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Understanding a p-p collision qualitatively

  1. Jan 9, 2013 #1
    If two protons collide at the LHC and a quark from each undergo a weak interaction together to form a W/Z boson, then what happens to the remnants of the protons?

    I think that if the weakly interacted quark was a sea quark, then the proton can continue being itself, but may lead to jets. If, however, the weakly interacted quark was a valence quark, then the remnant of the proton must lead to jets since a valence u or d is missing. Ultimately, the final state will still contain two protons to conserve baryon number.

    Is this correct?

    Also, are the two quarks that form the W/Z "ripped out" of the proton or rather one proton enters the other so that the interaction could occur? That is to say, a volume of space normally occupied by one proton is temporarily occupied by two protons and also the newly created W/Z boson?
  2. jcsd
  3. Jan 9, 2013 #2


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    There are many ways this can happen, so let's describe just one. A W boson couples to the weak current, which for baryons derives from quark-quark bar. Each proton contains three quarks: up, up and down. So say one of the up quarks emits a gluon, which turns into down and down-bar. At this point we have a total of four ups, three downs and a down-bar.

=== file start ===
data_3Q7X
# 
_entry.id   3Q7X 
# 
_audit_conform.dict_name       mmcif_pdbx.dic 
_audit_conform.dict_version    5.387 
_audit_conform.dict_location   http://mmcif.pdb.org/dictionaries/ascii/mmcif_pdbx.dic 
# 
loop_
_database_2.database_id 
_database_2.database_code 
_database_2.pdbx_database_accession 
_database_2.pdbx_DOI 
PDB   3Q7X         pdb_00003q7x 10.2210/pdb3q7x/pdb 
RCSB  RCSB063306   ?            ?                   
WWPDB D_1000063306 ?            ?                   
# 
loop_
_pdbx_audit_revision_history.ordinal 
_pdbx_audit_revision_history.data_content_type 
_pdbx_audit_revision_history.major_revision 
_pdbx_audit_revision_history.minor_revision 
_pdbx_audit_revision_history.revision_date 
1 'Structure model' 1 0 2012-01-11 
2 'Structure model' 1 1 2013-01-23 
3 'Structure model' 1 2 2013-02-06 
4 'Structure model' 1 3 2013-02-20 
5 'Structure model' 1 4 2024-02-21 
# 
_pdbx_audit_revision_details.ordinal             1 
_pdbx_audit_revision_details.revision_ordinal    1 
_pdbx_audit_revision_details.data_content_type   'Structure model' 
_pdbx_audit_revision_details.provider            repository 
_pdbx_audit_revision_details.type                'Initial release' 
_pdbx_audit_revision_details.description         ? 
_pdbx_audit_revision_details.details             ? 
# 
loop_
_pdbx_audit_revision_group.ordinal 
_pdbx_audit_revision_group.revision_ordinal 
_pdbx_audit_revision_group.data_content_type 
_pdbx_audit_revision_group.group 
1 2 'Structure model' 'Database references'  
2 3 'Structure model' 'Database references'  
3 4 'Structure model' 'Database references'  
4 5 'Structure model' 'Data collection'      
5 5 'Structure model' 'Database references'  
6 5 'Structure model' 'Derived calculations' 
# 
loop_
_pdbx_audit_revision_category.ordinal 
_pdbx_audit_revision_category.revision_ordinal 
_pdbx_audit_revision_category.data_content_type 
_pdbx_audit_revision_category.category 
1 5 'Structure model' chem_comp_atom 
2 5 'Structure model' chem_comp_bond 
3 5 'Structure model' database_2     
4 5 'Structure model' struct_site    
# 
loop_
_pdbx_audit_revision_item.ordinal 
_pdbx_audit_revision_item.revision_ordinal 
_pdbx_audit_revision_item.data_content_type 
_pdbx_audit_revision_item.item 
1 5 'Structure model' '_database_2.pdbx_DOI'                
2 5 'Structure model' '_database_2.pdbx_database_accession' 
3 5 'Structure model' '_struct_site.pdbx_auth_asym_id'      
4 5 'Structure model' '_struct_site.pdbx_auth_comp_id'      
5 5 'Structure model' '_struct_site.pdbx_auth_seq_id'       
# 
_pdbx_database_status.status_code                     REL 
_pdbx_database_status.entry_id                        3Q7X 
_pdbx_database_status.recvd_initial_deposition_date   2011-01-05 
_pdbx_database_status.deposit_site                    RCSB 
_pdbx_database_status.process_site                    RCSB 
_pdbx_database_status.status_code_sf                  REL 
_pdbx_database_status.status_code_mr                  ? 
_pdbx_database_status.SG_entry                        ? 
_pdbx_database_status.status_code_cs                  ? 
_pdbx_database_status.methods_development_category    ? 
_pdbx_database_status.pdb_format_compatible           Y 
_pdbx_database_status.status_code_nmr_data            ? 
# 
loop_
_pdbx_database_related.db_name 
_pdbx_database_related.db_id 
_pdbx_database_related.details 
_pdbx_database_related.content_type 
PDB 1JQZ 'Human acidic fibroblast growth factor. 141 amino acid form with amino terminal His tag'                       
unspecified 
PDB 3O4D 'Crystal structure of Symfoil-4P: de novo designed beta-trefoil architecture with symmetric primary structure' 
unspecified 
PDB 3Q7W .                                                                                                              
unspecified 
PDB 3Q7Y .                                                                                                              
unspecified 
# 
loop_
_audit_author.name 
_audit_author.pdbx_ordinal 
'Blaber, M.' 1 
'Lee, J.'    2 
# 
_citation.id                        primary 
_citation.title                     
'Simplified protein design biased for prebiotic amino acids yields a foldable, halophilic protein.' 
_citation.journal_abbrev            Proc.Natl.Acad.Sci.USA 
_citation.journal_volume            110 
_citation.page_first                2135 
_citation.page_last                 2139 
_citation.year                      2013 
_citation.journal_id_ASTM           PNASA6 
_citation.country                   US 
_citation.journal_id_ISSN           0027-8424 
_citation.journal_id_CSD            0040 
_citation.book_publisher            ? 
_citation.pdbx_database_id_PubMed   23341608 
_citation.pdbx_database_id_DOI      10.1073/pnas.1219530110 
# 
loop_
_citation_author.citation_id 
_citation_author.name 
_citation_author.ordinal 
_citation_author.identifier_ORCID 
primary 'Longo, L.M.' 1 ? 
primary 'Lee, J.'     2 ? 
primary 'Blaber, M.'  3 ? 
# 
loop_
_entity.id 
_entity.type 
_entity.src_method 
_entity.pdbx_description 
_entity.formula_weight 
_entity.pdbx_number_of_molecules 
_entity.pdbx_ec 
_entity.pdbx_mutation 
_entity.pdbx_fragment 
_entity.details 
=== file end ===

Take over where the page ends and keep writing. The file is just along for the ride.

The down-bar combines with one of the up quarks from the other proton, emitting a W+. What we now have left is three ups and three downs. Minimally this could result in a proton and a neutron.

    In reality there will be many other processes going on, and numerous other particles produced.
  4. Jan 9, 2013 #3


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    You cannot point to a quark and say "this is a valence quark!". If you take any quark and let it interact with some parton in the other proton, you always change the quark content, and hadronization has to care about that afterwards.

    There are elastic collisions - collisions where one or both protons stay protons. But those correspond to a small momentum exchange, I would be surprised to see a heavy boson produced in an elastic collision. Usually, they form jets.
  5. Jan 9, 2013 #4

    Vanadium 50

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    The proton remnants go down the beam pipe. They form hadrons, and as you guessed, global baryon number is conserved.
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